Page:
Scott Boras Uses Odd Analogies to Bash Spending Habits of Teams, Says Mets ‘Need More Astronauts’


Scott BorasScott Boras is not short on high-profile clients and he’s apparently not short on analogies either.

Baseball’s most prominent agent didn’t shy away from his true feelings about some teams financial decisions around the league, sharing his somewhat harsh and mostly perplexing thoughts about the Mets, Cubs and Astros. With a group of reporters, Boras stood in the hotel lobby after Day 3 of the general managers’ meetings and let his feelings fly, firstly fielding questions about the Mets.

“The Mets are like NASA,” Boras said. “They have big rockets, a lot of platforms and very few astronauts. Astronauts are hard to find. They’ve got one guy with the ‘Wright’ stuff, that’s for sure. And they’ve got a lot of Arm-strongs, too. But they’re certainly a club that I’m sure that’s in pursuit of a higher level of talent.”

Fearing that the Mets are investing too much energy into their cornerstone, David Wright, as well as their young pitchers such as his client Matt Harvey and Zack Wheeler, Boras advocated for franchises to spend the big bucks on free agents — something New York can’t afford to do as they continue to recover from the fortune that owner Fred Wilpon lost in the Bernard Madoff Ponzi scheme.

“I think the ability to spend and actually spending are two different things. And that’s only for the Mets to diagnose,” Boras said. “Certainly their franchise value has gone through the roof — they’re well over $2 billion. They’re a very successfully run business operation. The Mets have the ability to do pretty much what they want to do. But it’s hard to find astronauts.”

Boras then moved on to another team familiar with struggling, the Chicago Cubs, who have recorded four straight losing seasons. The North Siders don’t have to worry about any astronauts though, as they’re far too concerned with their spaceship. Boras came down on the owners of the Cubs, the Ricketts family, for worrying too much about revamping Wrigley Field, and not worrying enough about revamping their payroll.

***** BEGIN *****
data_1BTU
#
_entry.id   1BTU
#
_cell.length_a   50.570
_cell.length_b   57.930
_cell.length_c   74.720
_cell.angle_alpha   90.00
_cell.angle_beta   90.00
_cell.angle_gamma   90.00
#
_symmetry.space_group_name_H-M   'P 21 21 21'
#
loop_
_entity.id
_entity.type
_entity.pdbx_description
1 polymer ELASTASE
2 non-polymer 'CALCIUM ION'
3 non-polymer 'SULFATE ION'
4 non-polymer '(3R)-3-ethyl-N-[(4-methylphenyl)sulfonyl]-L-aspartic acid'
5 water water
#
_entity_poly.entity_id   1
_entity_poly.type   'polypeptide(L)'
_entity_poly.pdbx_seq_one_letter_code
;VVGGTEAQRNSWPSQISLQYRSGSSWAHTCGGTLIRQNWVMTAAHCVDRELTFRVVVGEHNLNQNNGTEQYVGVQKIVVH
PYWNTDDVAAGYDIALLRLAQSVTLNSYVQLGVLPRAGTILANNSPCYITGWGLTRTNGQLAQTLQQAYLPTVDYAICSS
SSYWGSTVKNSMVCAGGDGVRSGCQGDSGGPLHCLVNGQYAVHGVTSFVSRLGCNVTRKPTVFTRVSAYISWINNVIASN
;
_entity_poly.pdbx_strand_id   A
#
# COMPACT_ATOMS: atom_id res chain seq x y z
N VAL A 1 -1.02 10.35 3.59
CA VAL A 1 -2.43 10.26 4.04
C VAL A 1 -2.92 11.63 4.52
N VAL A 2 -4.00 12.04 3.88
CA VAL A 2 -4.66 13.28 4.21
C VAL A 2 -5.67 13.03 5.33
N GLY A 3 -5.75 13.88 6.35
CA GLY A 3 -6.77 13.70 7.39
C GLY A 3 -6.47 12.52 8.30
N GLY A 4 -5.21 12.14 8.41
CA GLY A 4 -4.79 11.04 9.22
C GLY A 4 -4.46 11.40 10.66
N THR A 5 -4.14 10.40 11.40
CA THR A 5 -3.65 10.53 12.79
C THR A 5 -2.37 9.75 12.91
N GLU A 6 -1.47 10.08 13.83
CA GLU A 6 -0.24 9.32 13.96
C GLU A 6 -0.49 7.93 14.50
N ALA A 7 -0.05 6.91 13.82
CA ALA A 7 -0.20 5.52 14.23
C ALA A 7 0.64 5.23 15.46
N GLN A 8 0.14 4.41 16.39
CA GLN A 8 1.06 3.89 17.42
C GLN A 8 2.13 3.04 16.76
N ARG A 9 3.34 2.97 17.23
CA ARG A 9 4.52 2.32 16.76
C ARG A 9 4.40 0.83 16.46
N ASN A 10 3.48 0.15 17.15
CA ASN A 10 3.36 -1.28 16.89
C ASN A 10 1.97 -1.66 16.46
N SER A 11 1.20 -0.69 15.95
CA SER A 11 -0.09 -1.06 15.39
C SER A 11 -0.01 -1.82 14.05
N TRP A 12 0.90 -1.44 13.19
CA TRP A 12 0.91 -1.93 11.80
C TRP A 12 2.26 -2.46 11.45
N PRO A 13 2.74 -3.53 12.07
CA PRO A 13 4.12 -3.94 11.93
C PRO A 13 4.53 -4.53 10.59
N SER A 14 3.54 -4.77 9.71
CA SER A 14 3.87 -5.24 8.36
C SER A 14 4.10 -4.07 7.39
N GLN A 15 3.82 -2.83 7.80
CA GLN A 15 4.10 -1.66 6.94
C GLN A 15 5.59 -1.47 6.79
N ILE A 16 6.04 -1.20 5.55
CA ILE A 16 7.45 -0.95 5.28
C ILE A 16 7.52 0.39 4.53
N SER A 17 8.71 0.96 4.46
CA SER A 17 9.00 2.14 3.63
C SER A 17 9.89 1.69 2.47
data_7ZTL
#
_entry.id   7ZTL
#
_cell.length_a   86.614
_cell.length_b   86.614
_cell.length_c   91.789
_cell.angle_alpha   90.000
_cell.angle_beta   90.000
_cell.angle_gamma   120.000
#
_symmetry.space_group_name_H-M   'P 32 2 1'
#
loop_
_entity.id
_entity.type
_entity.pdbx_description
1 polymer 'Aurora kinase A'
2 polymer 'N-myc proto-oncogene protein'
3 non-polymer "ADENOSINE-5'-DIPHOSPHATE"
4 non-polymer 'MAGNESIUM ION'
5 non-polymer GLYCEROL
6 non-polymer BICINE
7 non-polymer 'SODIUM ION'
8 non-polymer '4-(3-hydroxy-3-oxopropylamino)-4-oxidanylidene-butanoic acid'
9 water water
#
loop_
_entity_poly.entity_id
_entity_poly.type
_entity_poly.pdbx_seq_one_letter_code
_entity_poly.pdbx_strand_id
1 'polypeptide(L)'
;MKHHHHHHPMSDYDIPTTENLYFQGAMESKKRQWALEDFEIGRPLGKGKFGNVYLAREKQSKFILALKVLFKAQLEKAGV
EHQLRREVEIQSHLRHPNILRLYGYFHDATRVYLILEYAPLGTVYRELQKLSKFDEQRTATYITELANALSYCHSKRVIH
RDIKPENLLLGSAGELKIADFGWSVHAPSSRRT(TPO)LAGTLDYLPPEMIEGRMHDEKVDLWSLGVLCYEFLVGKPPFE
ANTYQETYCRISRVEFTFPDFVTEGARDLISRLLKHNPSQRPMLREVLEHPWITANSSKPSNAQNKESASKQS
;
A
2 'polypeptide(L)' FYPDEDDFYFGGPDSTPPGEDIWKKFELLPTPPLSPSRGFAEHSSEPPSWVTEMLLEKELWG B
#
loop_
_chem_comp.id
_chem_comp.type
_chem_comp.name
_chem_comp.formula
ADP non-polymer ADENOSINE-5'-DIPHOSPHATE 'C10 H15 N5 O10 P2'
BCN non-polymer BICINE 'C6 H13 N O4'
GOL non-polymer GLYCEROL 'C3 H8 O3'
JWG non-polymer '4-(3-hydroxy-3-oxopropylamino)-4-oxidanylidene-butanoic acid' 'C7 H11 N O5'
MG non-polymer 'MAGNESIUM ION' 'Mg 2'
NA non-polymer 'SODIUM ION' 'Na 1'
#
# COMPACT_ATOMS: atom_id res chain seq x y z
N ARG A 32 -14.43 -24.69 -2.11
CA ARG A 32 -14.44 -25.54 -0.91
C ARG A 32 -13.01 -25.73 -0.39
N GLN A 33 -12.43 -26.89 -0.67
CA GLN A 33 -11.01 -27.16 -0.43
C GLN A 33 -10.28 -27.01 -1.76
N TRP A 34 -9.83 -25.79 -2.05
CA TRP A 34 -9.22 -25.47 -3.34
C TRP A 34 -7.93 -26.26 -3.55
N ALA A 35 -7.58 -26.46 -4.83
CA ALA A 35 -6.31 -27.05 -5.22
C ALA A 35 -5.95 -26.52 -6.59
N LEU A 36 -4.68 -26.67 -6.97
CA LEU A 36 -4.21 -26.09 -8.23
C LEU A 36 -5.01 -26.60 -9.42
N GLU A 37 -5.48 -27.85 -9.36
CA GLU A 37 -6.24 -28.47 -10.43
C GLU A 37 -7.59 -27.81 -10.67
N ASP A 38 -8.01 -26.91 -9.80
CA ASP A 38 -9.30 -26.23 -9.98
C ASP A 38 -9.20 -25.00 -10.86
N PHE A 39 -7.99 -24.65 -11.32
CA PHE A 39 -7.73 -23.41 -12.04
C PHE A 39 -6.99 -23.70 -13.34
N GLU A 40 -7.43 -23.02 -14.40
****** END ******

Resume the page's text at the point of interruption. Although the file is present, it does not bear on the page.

“You’re developing the infrastructure, but fans don’t come to see seats, grass, cement. They come to see players,” he said. “They’ve done a great job in the draft and development and they’ve got a really good core of young players coming, but it is just not what’s expected when you have a [family] buy a major-market club.”

Boras saved the easiest target for last, going after the lowly Houston club. With three straight 50-win seasons under their belts, the Astros have secured their spot as the laughingstock of baseball, and despite cutting their payroll to around $29 million, Houston plans to spend this winter, leading Boras to joke about what that might mean for the future of the club.

“The Astros,” he said, “they’re like Disneyland. If the kids come, it’s a great attraction.”

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